The future of Total Reward Statements20.06.17
Chief Innovation Officer
It is said that the average employee underestimates their total remuneration at work by around 20% (CIPD).
Total Reward was initially developed to help employees understand the total value of everything they get from their employer, from salary to benefits. However, somewhere along the way, Total Reward Statements went from giving a holistic view of the value of employment, to becoming just a ‘bank statement’ that shows how much ‘money’ an employee gets from their employer. As the workplace evolves and employees are no longer just motivated by pay, where does this leave Total Reward? At Benefex, we believe that focus on the overall employee experience is the key to increased business performance, and Total Reward Statements can play an interesting part of that future.
Historically, one of the biggest issues with Total Reward Statements is that employers frequently implement them without ever really thinking why. When implemented without much thought, Total Reward Statements end up being something that an employee rarely looks at, and that’s if they’re even aware they exist. Just giving employees access to a Total Reward Statement isn’t enough. Employers must tell every employee about it, what it means to them, why it’s important, and then continue to deliver those messages frequently.
Employers also need to make sure that the content of their Total Reward Statements is relevant to the individual. Total Reward Statements shouldn’t be an extensive list of all the money an employer has spent on their employees. Quality, not quantity, is the key here. I’ve seen employers in the past work out how much free tea and coffee costs per employee and put that value in a Total Reward Statement – that just devalues the whole proposition. Making employees focus on the things you really want them to be appreciative of, or things you know are important to them, is better than a long list of benefits.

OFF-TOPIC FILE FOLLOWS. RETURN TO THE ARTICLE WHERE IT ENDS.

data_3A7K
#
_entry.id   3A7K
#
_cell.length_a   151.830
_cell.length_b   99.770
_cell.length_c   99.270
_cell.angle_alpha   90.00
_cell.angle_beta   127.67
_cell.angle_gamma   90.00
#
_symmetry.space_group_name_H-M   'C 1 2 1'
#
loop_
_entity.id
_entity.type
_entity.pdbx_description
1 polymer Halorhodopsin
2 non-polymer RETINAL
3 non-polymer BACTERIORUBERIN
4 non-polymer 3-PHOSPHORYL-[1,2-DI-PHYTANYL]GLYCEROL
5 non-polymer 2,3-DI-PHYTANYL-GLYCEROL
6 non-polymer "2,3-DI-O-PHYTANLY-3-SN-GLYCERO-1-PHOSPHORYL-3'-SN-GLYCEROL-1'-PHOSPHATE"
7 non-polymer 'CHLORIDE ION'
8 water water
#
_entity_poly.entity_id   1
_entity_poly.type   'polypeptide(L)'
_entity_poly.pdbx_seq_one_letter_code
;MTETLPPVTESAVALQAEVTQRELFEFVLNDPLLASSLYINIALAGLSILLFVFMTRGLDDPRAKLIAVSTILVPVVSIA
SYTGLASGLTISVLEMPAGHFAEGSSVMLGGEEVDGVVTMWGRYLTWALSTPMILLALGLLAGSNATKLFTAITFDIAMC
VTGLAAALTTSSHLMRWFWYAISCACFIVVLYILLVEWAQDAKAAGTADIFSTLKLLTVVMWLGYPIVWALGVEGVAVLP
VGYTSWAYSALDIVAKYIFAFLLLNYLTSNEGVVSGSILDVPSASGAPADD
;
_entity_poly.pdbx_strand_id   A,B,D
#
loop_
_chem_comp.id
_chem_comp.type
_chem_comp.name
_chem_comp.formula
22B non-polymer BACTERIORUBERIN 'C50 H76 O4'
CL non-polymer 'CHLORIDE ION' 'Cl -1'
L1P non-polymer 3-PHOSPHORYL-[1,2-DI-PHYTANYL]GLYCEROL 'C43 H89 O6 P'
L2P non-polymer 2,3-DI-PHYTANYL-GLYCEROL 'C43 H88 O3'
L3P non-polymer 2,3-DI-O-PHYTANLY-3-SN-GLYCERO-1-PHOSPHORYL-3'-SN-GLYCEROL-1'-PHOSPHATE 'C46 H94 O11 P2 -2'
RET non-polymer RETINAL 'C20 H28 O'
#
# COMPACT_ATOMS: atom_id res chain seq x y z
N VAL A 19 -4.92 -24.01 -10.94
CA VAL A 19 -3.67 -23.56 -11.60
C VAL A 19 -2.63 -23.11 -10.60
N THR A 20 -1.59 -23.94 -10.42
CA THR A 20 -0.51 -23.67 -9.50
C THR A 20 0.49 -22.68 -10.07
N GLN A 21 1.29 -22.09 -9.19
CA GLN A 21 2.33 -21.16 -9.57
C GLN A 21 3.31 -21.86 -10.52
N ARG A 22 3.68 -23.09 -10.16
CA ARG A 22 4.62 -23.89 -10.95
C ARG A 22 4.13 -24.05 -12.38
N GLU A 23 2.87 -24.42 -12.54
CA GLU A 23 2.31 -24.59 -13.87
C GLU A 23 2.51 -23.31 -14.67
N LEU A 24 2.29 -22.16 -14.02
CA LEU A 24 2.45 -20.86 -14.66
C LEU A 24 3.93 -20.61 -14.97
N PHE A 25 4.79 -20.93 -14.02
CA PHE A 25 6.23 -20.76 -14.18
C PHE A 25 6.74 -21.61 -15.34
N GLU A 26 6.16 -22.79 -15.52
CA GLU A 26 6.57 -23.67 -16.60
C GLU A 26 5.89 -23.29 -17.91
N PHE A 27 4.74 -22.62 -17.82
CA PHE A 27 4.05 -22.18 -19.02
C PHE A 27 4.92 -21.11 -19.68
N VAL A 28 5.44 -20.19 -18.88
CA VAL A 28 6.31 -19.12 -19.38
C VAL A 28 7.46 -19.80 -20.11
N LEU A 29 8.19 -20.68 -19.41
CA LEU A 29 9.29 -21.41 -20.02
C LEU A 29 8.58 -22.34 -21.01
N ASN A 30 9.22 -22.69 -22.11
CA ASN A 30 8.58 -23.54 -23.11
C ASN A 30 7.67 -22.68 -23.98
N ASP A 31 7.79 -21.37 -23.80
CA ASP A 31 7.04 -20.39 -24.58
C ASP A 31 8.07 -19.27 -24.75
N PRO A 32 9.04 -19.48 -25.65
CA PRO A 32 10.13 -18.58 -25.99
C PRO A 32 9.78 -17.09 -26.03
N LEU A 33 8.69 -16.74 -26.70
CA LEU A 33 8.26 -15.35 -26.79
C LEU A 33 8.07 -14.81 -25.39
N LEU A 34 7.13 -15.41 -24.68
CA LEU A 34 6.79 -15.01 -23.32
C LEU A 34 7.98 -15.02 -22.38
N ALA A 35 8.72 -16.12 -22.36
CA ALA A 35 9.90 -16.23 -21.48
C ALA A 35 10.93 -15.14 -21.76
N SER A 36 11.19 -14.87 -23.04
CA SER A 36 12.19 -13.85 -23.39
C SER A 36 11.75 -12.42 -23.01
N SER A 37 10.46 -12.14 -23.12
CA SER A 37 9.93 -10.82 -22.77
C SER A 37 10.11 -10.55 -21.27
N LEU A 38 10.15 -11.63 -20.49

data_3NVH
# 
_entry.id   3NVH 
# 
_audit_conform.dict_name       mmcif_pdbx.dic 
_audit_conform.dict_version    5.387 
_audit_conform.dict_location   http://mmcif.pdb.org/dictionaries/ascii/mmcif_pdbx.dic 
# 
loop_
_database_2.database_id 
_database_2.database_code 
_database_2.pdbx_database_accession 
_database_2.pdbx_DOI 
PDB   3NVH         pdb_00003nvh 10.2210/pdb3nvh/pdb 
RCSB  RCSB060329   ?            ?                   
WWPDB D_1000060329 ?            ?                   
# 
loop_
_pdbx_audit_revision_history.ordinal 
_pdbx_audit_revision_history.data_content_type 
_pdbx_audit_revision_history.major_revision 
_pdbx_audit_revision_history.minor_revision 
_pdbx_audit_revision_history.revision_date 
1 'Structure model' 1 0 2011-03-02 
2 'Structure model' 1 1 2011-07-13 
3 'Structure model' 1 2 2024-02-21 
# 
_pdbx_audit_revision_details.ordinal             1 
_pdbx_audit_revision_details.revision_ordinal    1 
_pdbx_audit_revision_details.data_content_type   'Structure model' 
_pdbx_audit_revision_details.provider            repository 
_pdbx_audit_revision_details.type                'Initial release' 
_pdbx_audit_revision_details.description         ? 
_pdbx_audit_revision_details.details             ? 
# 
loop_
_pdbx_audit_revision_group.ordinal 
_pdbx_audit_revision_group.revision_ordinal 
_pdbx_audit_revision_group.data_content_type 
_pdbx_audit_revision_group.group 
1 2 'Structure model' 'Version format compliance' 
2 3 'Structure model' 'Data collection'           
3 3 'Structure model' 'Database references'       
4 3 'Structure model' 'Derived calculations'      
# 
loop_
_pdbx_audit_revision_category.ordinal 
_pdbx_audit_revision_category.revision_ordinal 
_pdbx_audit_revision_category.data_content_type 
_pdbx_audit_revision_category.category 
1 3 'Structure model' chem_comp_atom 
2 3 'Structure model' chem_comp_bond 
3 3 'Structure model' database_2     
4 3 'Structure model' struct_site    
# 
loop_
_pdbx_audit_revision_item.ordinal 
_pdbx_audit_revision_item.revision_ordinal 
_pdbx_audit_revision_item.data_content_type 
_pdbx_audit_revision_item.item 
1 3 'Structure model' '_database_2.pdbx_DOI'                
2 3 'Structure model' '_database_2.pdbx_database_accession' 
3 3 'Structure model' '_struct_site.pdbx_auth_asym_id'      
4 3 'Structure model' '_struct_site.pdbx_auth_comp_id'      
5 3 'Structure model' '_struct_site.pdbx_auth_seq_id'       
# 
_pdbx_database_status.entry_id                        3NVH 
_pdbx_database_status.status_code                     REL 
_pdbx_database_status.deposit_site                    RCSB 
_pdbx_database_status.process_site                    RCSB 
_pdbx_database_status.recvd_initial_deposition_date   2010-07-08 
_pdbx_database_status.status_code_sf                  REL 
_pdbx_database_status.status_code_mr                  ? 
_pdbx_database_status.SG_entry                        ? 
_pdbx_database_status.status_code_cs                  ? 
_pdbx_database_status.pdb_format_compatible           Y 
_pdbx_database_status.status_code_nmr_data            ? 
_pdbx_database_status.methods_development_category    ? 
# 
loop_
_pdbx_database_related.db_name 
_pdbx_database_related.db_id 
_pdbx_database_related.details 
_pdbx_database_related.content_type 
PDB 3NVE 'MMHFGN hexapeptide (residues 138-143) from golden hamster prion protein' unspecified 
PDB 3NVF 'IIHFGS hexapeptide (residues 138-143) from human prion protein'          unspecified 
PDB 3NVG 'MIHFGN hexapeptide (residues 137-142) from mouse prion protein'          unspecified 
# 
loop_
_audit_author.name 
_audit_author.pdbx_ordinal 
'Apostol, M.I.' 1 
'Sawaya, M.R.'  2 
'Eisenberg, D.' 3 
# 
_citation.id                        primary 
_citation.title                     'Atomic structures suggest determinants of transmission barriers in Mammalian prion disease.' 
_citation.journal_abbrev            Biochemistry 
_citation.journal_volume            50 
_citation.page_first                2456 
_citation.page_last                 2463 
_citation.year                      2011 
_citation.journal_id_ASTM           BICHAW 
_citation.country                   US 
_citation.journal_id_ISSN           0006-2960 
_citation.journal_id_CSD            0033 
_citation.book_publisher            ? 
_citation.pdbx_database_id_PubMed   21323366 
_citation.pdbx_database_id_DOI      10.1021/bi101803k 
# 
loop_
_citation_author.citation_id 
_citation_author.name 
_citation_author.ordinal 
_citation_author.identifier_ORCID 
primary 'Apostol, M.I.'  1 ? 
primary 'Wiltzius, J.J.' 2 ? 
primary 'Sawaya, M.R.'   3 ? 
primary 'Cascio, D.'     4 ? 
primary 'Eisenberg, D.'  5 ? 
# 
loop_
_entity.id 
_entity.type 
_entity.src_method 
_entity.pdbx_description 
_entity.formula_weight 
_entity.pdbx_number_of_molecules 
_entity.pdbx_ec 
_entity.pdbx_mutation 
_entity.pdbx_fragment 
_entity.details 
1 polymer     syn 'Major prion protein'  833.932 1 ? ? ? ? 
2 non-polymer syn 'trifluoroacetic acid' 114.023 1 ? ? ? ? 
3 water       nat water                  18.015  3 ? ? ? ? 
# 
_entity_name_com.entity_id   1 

As technology continues to dominate the workplace, employers have started doing away with printed Total Reward Statements and have moved this tool online – but is that enough?
The ability to deliver real-time data in HR has made a significant impact on the employee experience, and we’ve seen this in Total Reward too. Allowing employees to see the impact of benefits or payments as they happen has been very well received. This can be particularly engaging when the Total Reward Statement consists of fluctuating benefits like Pay As You Earn schemes. Real time Total Reward Statements also help employees to understand how their total remuneration changes over a period of time. Understanding the journey they’ve made and the (even minor) improvements in their overall remuneration can have a big impact on how employees perceive the value of their employment. This has obvious benefits in helping to retain your people.